Ulug Beg

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Ulug Beg

 

(also Ulugh Beg; real name, Muhammad Taragay). Born Mar. 22, 1394; died Oct. 27, 1449. Uzbek astronomer and mathematician.

A grandson of Tamerlane, Ulug Beg was-declared ruler of Samarkand in 1409. After the death of his father, Shah Rokh, in 1447, he became head of the Timurid dynasty.

While still a youth, Ulug Beg became interested in science. His intellectual development owed much to the great amount of time he spent in the extensive library assembled by his father. Although he was passionately interested in poetry and studied history, he directed most of his efforts at astronomy.

Ulug Beg attracted the most prominent scholars and scientists of his day to Samarkand and with their help built an observatory. Judging from its equipment and the results of the work conducted there, the observatory was to have no equal until long after Ulug Beg’s lifetime (seeULUG BECS OBSERVATORY).

Ulug Beg’s scientific work and enlightenment activities aroused the displeasure of the Muslim clergy and the reactionary feudal lords, who accused him of heresy and organized a conspiracy against him. Ulug Beg was traitorously murdered, and his observatory was barbarously destroyed.

References in periodicals archive ?
He built the great Ulugh Beg Observatory in Samarkand between 1424 and 1429.
The greatest astronomer of the age was Ulugh Beg, born in 1394, who built an immense observatory at Samarkand and charted nearly a thousand stars.
But Sheikh ul-Islam Kadizade the most senior cleric of the time persuaded the Sultan that Takiyuddin's prying into secrets of the heavens was as blasphemous as the planetary tables of the Samarkand astronomer Ulugh Beg who had supposedly been beheaded for similar temerity.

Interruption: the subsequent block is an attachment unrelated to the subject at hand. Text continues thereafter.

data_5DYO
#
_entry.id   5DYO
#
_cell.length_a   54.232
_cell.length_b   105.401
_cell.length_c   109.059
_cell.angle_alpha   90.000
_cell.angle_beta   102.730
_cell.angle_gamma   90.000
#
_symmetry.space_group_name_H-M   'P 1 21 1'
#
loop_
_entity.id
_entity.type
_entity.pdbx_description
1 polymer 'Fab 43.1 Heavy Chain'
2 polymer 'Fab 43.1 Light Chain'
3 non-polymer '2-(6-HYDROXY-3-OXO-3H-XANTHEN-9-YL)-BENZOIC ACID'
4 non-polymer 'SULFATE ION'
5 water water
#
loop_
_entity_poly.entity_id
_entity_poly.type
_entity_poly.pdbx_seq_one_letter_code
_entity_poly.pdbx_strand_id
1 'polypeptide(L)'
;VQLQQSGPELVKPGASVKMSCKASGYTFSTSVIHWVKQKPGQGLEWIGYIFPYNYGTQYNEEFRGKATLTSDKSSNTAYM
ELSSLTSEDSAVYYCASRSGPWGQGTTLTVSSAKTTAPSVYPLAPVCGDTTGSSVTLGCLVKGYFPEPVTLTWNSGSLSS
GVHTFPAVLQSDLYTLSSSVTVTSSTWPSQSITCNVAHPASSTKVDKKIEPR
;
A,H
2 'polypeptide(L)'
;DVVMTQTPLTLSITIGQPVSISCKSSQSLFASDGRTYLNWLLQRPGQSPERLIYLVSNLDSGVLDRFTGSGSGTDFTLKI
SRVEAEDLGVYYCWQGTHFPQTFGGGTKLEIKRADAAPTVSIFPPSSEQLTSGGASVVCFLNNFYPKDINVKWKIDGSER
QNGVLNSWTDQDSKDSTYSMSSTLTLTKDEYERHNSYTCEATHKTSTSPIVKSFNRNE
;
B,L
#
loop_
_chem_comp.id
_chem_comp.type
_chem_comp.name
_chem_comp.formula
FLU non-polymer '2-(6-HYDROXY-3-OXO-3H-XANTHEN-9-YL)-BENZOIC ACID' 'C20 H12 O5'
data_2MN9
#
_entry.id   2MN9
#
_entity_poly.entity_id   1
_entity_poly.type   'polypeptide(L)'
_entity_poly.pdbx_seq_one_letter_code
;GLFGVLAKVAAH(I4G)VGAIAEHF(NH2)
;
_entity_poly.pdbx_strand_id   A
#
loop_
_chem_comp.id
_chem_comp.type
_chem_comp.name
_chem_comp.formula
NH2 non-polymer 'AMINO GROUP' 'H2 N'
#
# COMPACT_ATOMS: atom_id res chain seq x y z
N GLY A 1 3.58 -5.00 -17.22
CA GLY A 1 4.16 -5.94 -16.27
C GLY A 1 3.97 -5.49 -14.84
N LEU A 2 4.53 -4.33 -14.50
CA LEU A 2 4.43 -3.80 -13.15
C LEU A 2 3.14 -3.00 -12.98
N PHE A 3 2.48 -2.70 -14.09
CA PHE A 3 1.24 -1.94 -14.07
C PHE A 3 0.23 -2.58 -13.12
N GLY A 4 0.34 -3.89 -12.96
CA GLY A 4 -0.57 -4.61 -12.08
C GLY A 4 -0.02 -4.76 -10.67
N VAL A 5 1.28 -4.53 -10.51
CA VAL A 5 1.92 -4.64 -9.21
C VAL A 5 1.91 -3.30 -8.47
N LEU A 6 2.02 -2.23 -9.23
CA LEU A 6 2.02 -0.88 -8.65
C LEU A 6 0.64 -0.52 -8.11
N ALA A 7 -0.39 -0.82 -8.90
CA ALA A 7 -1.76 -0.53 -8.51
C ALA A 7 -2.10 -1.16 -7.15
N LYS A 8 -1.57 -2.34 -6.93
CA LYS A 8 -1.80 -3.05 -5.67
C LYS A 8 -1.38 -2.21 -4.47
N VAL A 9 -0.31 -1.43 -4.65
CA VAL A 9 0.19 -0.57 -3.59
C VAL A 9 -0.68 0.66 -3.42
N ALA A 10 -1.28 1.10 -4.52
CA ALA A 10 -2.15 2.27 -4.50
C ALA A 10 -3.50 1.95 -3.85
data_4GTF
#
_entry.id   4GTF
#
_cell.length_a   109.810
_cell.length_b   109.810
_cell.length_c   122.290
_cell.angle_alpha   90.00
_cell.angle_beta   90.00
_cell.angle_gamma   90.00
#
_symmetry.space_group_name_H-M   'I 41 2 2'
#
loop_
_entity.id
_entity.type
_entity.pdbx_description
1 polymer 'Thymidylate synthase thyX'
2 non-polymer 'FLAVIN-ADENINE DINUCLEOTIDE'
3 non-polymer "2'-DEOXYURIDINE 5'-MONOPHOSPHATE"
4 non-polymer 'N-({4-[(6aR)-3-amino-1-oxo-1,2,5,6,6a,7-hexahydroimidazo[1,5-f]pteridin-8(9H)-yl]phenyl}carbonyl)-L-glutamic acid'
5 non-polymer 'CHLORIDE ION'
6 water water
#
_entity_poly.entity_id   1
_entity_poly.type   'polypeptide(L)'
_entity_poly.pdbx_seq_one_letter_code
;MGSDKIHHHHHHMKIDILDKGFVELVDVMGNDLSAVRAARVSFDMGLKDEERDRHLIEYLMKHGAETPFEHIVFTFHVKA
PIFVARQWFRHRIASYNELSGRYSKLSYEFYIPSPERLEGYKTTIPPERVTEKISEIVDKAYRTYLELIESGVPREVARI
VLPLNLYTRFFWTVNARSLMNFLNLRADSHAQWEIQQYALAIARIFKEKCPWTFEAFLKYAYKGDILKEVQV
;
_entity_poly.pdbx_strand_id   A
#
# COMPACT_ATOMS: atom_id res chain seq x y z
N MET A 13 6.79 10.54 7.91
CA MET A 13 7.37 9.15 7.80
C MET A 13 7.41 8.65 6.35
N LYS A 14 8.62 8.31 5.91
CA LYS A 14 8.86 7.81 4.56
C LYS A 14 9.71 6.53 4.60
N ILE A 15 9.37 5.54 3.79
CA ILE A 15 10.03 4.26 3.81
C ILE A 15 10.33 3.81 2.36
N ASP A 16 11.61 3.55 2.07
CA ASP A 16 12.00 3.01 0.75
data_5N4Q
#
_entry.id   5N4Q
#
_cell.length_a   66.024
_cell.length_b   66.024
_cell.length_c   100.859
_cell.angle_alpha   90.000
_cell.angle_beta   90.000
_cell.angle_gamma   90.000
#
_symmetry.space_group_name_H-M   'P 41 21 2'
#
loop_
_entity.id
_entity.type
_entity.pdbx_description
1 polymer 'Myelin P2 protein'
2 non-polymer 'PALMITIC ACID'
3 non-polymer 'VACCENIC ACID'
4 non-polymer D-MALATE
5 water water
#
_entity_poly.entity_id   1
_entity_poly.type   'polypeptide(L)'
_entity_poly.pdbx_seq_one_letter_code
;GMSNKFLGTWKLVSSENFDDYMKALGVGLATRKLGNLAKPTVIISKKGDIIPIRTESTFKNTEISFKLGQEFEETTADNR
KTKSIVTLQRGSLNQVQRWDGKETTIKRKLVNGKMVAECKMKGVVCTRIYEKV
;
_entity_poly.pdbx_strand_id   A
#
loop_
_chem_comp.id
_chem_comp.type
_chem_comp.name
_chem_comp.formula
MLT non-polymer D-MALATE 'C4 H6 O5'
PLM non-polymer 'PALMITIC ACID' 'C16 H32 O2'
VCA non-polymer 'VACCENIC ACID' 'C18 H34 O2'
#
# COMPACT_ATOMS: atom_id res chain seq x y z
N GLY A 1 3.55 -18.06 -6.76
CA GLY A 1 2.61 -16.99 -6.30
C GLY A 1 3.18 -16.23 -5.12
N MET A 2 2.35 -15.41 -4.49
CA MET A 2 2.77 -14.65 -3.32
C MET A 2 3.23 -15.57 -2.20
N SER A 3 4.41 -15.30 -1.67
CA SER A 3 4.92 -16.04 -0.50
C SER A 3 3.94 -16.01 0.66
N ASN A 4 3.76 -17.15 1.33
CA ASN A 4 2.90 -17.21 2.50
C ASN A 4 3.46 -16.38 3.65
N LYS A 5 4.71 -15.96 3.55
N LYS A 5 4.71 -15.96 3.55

Registan -- gravely damaged in a 1904 earthquake and rebuilt in the 1970s -- is an overwhelming plaza flanked by three madrasas: Ulugh Beg, Tilla- Kori, Sher- Dor.
His father, Mohammad Al Qushji (the falconer), who was attached to the royal court of Mirza Mohammad Taraghay Bin Shahrukh, better known as Ulugh Beg (ruled 1394-1449).
China's national astronomical observatories and Ulugh Beg Astronomical Institute from Uzbekistan agreed to step up cooperation, the Xinhua news agency reported on Friday.
The last notable observatory of this scale had been built in Samarkand in 1424 by Mirza Ulugh Beg, grandson of the mighty Mongol warrior Timur.
2)--a stone known historically as a 'balas ruby'--that bears no fewer than six inscriptions, starting with that of the Timurid ruler Ulugh Beg, followed by the Safavid Shah Abbas I, the Mughal emperors Jahangir, Shah Jahan and Aurangzeb, and finally, Ahmad Shah, the Durrani ruler of Afghanistan.
Following the style of Arab astronomer Prince Ulugh Beg, who built the 15th century observatory in Samarkand, Uzbekistan, the place is also called "Yantra Mandir" or "the temple of instruments," and is the definitive pilgrimage site for the scientifically-inclined.
The still-standing fabulous madrasa of Ulugh Beg in Samarqand is one such example.
The physician Ibn Sina, known in the West as Avicenna, wrote his celebrated Canon of Medicine in Bukhara, and the royal astronomer Ulugh Beg, using an enormous sextant set in a hillside overlooking Samarkand, plotted the position of over a thousand stars.
The two chapters on the seventeenth century focus on the translation and subsequent use of a specific fifteenth-century astronomical handbook, the Zij of Ulugh Beg, who ruled Samarkand in the early fifteenth century.